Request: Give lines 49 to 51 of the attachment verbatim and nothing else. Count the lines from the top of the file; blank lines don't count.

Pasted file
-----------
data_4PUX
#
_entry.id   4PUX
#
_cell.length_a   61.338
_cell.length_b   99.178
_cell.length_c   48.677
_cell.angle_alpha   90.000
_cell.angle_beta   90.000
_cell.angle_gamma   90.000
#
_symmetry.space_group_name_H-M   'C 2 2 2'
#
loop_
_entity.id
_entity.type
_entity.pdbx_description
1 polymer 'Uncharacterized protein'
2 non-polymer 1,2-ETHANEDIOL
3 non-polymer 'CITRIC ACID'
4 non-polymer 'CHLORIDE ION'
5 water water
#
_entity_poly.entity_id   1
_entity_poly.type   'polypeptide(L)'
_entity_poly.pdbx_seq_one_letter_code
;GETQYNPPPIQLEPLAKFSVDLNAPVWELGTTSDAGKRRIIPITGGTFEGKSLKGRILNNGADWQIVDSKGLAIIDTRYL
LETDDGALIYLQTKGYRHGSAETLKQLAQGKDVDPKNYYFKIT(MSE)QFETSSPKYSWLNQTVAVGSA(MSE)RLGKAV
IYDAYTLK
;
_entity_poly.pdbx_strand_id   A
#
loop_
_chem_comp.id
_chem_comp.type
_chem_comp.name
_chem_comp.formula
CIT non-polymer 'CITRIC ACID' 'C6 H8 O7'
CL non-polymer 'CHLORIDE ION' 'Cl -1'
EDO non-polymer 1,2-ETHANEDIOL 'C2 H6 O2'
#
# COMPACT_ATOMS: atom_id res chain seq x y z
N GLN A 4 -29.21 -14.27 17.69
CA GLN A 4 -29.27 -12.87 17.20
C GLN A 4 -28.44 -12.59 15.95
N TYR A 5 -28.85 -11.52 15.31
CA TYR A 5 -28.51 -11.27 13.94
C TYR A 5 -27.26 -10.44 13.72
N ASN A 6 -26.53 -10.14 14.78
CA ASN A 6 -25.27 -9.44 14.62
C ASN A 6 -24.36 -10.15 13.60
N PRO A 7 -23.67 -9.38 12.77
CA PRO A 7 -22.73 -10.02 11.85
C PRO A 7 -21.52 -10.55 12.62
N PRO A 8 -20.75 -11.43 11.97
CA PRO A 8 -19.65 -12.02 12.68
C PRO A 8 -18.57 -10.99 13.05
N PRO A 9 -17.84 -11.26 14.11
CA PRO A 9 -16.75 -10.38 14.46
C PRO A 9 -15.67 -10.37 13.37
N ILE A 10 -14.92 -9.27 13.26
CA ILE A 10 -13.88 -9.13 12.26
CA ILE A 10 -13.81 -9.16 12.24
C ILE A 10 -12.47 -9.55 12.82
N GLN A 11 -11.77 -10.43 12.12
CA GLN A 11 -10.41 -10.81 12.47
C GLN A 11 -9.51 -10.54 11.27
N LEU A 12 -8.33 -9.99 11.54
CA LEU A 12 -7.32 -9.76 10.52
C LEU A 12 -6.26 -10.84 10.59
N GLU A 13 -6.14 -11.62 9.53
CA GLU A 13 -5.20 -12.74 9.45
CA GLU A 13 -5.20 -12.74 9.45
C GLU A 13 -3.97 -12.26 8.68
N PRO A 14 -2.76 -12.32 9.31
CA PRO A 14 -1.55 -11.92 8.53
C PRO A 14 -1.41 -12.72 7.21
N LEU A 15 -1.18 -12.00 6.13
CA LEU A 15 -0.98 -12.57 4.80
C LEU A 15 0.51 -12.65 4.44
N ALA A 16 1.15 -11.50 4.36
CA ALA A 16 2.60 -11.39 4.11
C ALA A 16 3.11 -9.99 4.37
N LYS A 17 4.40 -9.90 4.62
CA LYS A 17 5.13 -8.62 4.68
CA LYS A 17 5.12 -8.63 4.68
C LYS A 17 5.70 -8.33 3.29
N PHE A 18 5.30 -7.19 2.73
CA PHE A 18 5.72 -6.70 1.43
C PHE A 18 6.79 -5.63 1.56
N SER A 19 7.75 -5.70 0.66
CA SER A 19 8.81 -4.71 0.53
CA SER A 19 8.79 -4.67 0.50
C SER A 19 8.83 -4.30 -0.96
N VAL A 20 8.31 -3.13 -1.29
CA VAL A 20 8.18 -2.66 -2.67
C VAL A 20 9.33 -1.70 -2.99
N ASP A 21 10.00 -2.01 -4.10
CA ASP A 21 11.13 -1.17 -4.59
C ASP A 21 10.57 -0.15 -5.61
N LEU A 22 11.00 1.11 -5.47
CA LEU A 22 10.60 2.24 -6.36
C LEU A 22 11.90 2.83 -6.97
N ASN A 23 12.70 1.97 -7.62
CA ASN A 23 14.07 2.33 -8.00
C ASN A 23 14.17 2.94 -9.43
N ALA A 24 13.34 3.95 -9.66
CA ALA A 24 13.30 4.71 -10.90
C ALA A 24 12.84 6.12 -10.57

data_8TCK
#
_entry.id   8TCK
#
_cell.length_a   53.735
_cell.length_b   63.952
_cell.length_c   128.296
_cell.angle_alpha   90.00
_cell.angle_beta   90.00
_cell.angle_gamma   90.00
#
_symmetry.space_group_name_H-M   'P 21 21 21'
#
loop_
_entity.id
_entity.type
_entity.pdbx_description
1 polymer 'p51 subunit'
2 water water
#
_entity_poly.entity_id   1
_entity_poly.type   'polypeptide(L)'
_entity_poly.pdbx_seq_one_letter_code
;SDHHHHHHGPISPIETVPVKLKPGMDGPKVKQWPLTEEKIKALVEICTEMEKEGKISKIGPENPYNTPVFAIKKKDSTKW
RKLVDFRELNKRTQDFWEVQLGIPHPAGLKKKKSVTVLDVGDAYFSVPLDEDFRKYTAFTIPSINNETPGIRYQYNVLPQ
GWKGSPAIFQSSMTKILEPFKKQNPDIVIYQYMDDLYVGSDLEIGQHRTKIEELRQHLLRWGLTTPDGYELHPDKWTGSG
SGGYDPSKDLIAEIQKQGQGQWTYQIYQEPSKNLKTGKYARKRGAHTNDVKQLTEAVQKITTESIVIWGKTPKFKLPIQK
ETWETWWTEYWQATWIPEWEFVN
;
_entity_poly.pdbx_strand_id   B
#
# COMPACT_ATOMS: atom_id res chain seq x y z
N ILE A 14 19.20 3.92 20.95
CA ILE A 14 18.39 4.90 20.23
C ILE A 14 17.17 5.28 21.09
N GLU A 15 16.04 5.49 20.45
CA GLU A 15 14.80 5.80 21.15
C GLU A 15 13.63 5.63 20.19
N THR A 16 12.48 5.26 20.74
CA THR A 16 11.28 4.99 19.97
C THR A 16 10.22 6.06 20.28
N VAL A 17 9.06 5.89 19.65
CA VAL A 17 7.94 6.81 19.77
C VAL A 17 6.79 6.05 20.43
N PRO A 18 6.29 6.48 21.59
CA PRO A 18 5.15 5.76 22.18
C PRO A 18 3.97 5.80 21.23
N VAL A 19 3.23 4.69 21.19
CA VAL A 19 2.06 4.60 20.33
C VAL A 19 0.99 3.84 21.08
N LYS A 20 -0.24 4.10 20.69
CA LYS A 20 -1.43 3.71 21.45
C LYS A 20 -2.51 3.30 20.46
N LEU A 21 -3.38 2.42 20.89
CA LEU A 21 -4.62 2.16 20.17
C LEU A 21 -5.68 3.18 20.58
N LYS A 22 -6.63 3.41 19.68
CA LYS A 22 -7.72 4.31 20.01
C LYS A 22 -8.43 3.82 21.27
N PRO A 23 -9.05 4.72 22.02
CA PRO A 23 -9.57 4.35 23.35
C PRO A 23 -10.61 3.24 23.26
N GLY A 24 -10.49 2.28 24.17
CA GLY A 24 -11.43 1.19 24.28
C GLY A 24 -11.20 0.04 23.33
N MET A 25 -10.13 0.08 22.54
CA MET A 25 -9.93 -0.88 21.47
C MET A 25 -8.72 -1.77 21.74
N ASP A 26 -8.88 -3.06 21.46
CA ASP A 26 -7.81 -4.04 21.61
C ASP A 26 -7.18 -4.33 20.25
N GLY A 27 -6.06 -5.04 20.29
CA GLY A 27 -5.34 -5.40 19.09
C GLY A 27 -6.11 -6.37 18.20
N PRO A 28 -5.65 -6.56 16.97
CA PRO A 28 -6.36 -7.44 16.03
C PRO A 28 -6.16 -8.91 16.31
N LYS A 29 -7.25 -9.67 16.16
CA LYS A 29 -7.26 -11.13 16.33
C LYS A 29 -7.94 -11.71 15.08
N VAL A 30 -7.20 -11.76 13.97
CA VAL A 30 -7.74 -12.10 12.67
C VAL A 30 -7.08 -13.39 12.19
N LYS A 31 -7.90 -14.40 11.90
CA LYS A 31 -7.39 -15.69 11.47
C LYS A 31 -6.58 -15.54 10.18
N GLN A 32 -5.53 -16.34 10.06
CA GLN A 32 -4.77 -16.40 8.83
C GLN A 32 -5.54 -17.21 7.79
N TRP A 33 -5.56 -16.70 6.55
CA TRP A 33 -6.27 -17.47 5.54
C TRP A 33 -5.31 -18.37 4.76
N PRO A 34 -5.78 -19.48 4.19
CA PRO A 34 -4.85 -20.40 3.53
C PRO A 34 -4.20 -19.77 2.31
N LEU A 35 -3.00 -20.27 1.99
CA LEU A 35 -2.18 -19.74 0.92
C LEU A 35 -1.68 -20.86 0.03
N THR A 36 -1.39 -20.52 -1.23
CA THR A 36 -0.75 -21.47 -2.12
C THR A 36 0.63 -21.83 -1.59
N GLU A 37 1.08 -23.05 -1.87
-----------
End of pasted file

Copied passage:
N ASN A 6 -26.53 -10.14 14.78
CA ASN A 6 -25.27 -9.44 14.62
C ASN A 6 -24.36 -10.15 13.60